The Strange Career of Jim Palmer

How did Jim Palmer become one of the great pitchers of his generation? Consider this chart briefly:

Wins ERA K/9 BB/9 HR/9 Cy IP/162
268 2.86 5 3 0.7 3 249
284 3.34 6.4 2 1 1 243
329 3.22 7.1 3.2 0.7 4 245
287 3.31 6.7 2.4 0.8 0 245
224 3.26 5.2 2.5 1 1 240
324 3.19 9.5 4.7 0.5 0 232
314 3.11 5.9 2.3 0.7 2 248
318 3.35 5.6 3 0.8 0 233

The number of Cy Young awards probably give away who is who, but just in case they are, in order, Palmer, Ferguson Jenkins, Steve Carlton, Bert Blyleven, Catfish Hunter, Nolan Ryan, Gaylord Perry, and Phil Niekro.

Palmer sticks out for three reasons. First, he averages the heaviest workload, though only slightly. Second he has by far the lowest ERA. And most importantly for my question at the top, he has an atrocious set of strikeout/walk numbers. Palmer has the lowest K/9 of anyone in the group, and he has the worst K/BB ratio of anyone on the list by a decent margin. How do you get from that to the Hall of Fame career of Jim Palmer?

Let’s start by disposing of the most obvious explanation. Palmer’s component stats are not a result of a long decline phase. He peaks at 6.4 K/9 in 1966, his second season, and he only tops 6.0 in two other seasons. For his prime, from 1969-1977, Palmer averages 5.4 K/9 and 2.9 BB/9, a 1.88 K/BB ratio. That ratio brings him even with Phil Niekro for his career, and Niekro had the second worst ratio, behind Palmer, on the chart above. Yet in that stretch Palmer is putting up 275 innings per season with a 2.53 ERA. Even at his peak, Palmer was a great pitcher who walked a lot and did not strike out many, unlike basically anyone else since WW2.

Second, the Orioles played in a slight pitcher’s park. Memorial Stadium, where they played for Palmer’s entire career. The multi-year park factor for the park hovered in the mid-90’s, artificially depressing Palmer’s ERA by a bit, but not by much. He is not pitching at Dodger Stadium in the 1960s with a park factor near 90.

Third, and this is the key, Palmer played in front of the best left side of the infield in baseball history. As one bit of proof, consider career Total Zone Runs, a measure of how many runs a particular player saved with their glove. #1 on the list? Orioles 3rd baseman Brooks Robinson. #2? Orioles shortstop Mark Belanger. Combine that with #10, Orioles center fielder Paul Blair, and you have the perfect environment for a low strikeout pitcher to succeed. For this reason, Palmer’s ERA is much lower than his FIP, 2.86 to 3.50, and his BABIP for his career is an astonishingly tiny .255 (Greg Maddux, for example, is at .295).

Why was Jim Palmer a great pitcher? He fit his team perfectly. Nolan Ryan would have been wasted on the Orioles. When you are backed by superior fielders like Robinson, Belanger, and Blair, contact is acceptable or even desirable. I can’t think of a pitcher more suited to his team than Palmer, and that carried him to three Cy Young Awards, 3 World Series championships, and the Hall of Fame.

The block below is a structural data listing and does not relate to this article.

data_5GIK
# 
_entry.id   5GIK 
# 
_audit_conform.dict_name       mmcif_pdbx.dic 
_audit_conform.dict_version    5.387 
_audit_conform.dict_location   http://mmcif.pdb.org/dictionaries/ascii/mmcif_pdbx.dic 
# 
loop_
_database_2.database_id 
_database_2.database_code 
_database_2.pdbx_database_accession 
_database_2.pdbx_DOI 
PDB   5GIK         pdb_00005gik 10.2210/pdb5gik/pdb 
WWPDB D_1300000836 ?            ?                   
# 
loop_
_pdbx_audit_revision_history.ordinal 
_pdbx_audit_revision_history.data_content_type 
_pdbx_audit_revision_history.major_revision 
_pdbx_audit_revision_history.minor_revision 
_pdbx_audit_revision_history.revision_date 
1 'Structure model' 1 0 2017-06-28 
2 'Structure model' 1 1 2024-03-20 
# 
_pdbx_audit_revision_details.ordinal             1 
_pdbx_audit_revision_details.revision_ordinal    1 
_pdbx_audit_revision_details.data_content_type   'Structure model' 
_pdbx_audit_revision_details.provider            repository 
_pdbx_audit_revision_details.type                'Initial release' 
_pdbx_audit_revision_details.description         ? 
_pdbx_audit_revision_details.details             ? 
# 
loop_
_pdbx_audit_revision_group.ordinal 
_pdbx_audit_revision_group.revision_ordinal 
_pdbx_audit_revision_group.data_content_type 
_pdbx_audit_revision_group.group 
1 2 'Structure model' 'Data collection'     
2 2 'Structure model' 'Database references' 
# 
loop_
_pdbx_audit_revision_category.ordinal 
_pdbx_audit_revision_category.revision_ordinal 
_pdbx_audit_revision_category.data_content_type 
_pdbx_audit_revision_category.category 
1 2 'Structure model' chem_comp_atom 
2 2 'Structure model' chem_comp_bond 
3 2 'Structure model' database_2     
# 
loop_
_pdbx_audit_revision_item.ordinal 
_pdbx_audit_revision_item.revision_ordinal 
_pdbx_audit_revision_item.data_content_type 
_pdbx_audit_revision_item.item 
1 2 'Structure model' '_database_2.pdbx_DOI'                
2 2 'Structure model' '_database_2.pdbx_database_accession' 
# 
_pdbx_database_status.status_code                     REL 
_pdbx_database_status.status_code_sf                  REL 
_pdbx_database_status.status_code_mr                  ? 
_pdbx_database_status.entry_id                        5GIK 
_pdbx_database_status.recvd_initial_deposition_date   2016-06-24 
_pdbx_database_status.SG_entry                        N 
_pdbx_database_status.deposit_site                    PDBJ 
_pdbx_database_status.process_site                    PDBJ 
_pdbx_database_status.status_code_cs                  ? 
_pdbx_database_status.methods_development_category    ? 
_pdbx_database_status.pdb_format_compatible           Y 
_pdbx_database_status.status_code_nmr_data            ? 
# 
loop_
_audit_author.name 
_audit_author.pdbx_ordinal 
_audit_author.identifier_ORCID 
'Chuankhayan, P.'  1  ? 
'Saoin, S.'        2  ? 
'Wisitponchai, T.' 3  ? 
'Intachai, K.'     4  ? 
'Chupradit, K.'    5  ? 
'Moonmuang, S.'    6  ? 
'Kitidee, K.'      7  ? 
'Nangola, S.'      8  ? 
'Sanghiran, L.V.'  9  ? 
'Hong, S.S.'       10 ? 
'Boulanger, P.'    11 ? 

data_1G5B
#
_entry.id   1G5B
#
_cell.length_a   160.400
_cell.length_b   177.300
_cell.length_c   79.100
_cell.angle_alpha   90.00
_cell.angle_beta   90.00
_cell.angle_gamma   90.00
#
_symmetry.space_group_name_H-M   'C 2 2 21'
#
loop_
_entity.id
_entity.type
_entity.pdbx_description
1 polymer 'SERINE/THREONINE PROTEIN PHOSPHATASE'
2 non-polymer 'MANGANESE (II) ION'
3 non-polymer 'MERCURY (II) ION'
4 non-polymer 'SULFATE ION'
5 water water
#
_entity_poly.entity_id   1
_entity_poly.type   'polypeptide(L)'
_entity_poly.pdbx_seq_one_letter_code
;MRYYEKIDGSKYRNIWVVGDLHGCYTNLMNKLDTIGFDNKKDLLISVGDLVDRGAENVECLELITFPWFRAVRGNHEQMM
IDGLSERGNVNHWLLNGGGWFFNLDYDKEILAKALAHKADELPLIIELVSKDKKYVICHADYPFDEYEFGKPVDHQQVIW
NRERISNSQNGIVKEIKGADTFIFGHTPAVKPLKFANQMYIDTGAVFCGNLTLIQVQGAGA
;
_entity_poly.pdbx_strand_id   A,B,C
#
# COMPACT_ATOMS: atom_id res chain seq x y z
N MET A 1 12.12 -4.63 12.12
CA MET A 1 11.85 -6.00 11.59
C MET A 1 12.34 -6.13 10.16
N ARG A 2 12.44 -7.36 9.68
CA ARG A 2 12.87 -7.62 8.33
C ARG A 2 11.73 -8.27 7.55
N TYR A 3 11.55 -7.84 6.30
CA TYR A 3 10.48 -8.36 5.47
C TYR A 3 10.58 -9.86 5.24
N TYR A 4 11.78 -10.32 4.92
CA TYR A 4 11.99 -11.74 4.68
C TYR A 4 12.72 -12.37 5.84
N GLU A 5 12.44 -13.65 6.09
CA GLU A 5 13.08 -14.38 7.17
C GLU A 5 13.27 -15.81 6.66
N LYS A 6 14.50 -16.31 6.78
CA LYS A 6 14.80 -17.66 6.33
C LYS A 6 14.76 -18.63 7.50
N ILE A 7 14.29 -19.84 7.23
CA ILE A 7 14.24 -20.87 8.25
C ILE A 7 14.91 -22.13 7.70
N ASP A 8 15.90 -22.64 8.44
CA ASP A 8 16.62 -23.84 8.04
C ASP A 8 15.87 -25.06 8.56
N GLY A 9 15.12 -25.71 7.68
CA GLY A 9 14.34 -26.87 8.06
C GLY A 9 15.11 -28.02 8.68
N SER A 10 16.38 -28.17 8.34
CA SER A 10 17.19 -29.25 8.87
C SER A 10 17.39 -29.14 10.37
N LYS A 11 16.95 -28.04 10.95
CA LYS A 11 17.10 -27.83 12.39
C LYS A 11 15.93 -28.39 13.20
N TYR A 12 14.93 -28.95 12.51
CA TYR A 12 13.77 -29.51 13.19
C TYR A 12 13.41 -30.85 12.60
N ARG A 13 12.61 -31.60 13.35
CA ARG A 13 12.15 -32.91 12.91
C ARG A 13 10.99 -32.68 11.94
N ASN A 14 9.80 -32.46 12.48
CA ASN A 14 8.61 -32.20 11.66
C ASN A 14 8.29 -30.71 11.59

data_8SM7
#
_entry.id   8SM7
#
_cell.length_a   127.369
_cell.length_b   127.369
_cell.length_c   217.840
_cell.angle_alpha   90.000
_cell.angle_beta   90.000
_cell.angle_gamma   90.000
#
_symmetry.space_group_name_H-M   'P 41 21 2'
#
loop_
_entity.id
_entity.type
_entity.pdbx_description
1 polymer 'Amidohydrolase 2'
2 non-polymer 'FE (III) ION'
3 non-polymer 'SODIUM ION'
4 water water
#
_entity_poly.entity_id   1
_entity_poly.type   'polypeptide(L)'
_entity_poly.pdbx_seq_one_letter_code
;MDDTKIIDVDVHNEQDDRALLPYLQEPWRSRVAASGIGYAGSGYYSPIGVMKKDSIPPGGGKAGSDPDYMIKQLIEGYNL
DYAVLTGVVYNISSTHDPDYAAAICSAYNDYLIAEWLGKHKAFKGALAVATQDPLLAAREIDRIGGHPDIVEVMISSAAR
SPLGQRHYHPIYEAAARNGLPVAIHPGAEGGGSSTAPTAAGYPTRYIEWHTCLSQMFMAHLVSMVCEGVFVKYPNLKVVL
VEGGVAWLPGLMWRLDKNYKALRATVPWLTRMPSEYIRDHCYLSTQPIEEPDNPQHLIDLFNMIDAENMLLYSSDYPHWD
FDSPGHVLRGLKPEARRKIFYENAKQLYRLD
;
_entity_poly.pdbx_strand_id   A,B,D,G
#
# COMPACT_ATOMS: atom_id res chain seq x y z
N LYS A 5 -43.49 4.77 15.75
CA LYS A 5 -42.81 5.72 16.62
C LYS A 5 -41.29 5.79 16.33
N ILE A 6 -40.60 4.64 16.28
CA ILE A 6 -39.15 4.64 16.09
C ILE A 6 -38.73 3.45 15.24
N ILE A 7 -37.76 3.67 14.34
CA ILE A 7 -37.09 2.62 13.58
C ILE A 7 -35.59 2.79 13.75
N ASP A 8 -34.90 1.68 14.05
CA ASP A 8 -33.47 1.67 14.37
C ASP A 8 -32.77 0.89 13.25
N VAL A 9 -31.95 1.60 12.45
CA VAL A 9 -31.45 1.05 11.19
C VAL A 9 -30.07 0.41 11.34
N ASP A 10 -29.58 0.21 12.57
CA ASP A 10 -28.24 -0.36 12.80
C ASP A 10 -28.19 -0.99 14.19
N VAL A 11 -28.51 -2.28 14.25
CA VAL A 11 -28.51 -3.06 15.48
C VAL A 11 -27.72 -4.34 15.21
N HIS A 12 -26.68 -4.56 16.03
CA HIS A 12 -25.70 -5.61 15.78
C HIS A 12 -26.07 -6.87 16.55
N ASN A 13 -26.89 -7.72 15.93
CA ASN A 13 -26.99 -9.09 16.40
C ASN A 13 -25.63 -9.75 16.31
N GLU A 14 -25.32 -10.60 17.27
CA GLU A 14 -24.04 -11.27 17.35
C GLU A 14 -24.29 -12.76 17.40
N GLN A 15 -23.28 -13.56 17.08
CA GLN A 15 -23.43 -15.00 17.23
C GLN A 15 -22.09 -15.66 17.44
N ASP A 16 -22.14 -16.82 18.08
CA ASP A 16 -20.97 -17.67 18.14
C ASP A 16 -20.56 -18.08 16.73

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4 Comments on “The Strange Career of Jim Palmer”

  1. sportsphd Says:

    For any readers interested in Southern history, the C. Vann Woodward reference in the title was intentional.


  2. I agree that it is true that Palmer fit the Orioles perfectly. His defense benefited him tremendously, as you point out.
    However, like Whitey Ford and Catfish Hunter, Palmer’s success is less an indication of his own greatness than it is an example of how playing on a great team can benefit a pitcher’s reputation tremendously.
    In other words, if Palmer pitched on the Mets teams of the ’70’s, it is questionable whether or not he would ever have made it to the Hall of Fame. Seaver, meanwhile, would have benefited less from the Orioles defense than Palmer, but he still would have been a very successful pitcher because A. His team would have been better and B. He could strike guys out.
    What astonishes me, in fact, is that Palmer “only” won 268 games in his long, 19 year career in which he made over 500 starts for one of the best baseball teams of his era. Meanwhile, Seaver, Carlton and Ryan each won over 300 games in their careers while often playing for average or poor teams.
    Palmer was a very good pitcher. Probably in the top 25 all-time.
    But give me Seaver any day.
    Interesting post, Bill

  3. sportsphd Says:

    Seaver is undoubtedly the better pitcher, and he is surely in the argument for top 5 pitchers ever. Nonetheless, the greatness of the Orioles is not enough to explain why Palmer’s ERA is 0.25 lower than any of the pitchers I list above. Being on a great team helps, but it is also easier to be a great team if you have Jim Palmer as your ace.


  4. I guess in the long run, great careers are made up of intangibles that can never be fully quantified or explained by statistics, however hard we try. Good job, Bill


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